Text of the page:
In April 1912, the effects of the coal strike were felt in the coaling of Titanic prior to her departure from Southampton. In order for Titanic to have sufficient supplies of coal for the voyage, Oceanic was laid up in the Port to facilitate this.
The average working man’s week in 1912 would consist of 56 hours. A skilled workingman in a full year would earn around £100 a year being just enough to raise a family. By contrast a crewman on Titanic would hope, with good health and regular work to earn about £60 a year enabling him to survive. It is also interesting that in 1900, 40% of recruits to the armed services were rejected on grounds of ill health.
The Poor Law introduced in 1834 was a last desperate means of assistance and in 1912, 780,000 in England & Wales were receiving relief. Over half were inmates in residential institutions as in hospital, asylum or workhouse where they were clothed and fed. Children would receive some schooling and in return for this care, all workhouse paupers would have to work for several hours each day. The poor themselves hated and feared the threat of the workhouse so much that there were riots in northern towns.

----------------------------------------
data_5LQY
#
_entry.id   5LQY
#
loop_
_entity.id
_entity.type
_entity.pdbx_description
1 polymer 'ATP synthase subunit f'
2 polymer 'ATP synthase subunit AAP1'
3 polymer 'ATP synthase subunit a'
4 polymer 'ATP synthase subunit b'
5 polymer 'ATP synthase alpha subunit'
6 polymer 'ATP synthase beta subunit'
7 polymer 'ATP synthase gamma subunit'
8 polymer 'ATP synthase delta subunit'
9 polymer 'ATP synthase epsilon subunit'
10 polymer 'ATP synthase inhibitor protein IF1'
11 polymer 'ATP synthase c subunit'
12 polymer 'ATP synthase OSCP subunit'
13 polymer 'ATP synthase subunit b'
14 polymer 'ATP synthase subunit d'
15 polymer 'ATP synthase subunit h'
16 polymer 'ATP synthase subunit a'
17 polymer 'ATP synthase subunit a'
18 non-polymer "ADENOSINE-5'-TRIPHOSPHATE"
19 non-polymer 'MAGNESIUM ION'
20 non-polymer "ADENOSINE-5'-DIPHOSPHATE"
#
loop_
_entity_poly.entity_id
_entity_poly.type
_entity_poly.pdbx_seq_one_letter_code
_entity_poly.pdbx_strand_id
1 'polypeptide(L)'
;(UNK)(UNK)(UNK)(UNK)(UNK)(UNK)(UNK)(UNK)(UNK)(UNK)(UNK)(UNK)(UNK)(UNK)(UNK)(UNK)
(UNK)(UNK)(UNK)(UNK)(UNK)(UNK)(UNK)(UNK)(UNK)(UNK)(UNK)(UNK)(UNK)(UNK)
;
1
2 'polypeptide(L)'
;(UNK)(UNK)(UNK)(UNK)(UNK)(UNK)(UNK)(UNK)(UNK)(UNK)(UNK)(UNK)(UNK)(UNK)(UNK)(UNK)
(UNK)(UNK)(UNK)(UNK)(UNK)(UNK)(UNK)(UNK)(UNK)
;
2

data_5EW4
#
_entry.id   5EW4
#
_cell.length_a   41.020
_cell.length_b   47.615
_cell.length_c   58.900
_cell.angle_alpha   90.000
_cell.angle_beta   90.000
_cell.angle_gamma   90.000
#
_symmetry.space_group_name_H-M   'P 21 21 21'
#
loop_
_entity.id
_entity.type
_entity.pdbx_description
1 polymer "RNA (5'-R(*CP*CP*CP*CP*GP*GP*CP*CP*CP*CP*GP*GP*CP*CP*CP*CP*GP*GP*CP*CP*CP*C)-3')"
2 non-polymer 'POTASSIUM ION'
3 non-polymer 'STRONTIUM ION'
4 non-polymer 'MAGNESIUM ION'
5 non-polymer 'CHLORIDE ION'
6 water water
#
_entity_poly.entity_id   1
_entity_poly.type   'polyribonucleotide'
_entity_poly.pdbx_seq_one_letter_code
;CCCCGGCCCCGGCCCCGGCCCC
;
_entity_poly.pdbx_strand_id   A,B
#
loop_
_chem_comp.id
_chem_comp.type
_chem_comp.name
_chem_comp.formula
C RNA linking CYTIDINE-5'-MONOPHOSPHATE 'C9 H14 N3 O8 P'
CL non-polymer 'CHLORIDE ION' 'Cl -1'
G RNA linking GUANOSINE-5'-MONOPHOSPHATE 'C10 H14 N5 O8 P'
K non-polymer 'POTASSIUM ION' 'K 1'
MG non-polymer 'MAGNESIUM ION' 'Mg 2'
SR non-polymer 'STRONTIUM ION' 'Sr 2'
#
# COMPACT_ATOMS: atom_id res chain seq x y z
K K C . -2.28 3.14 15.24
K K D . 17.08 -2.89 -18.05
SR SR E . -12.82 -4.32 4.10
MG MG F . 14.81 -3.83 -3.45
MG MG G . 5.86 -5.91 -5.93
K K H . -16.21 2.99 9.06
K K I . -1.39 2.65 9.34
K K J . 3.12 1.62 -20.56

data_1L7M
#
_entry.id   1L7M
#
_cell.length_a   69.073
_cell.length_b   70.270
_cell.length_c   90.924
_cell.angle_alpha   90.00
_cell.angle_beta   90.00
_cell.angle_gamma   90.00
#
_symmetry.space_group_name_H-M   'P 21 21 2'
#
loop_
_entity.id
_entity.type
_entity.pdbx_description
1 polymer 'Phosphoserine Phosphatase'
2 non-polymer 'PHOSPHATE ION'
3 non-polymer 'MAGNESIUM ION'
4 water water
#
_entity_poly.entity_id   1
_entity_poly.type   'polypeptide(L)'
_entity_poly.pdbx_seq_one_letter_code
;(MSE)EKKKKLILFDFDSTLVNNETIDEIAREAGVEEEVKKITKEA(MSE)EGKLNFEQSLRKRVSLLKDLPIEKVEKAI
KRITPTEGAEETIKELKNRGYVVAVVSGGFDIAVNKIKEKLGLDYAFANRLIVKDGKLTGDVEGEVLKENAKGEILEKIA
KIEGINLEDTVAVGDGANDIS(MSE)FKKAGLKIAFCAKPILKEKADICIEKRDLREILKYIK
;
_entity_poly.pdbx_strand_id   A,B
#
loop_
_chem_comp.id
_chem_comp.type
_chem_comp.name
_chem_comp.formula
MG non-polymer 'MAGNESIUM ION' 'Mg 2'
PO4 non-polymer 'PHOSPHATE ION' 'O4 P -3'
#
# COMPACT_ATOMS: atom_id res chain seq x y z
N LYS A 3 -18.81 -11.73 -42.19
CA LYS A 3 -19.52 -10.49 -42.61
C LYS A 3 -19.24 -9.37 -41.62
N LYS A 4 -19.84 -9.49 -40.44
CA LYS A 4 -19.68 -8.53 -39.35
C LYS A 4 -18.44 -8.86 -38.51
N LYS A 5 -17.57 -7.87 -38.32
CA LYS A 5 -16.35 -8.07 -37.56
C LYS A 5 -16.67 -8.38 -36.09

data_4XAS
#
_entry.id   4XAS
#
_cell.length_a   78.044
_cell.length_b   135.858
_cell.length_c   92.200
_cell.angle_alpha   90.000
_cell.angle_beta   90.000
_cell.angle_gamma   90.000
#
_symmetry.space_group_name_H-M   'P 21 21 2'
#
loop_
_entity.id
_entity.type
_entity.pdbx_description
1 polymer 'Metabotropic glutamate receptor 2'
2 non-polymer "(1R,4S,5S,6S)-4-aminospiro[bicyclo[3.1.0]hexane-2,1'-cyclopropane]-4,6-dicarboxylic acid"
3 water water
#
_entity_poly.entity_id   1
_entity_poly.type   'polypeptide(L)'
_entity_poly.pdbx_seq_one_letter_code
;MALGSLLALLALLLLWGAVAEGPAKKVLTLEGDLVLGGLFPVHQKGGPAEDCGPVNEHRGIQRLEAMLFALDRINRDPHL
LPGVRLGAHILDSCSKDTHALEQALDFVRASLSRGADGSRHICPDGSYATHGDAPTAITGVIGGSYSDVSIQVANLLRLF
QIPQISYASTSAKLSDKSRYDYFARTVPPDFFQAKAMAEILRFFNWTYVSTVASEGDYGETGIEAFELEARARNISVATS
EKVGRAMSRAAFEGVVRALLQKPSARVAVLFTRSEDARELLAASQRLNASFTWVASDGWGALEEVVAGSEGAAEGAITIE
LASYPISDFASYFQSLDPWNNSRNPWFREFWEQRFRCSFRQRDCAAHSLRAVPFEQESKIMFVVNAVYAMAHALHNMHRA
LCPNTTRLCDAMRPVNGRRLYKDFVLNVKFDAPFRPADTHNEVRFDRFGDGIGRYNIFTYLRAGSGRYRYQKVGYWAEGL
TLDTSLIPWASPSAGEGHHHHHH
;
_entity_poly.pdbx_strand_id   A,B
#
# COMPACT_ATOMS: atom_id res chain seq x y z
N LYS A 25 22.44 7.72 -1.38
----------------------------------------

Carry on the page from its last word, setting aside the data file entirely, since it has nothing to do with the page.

The growth of Trade Union membership accelerated between 1900 and 1913 from two million to just over four million. In 1912 over 40 million days were lost through strikes. The coal strike of the hard winter of 1912 that lasted from February to April impacted on thousands who died from hypothermia, and resulted in over one million to be out of work. Merchant seamen were affected too as a consequence of ships being laid up.
Dockworkers and seafarers in this period were casually employed, and had to routinely queue at the Dock gates each morning for work. Despite the poverty and unfairness in 1912, employment opportunities in the service sector and new industries were expanding, offering more reliable sources of employment leading up to the outbreak of WW1.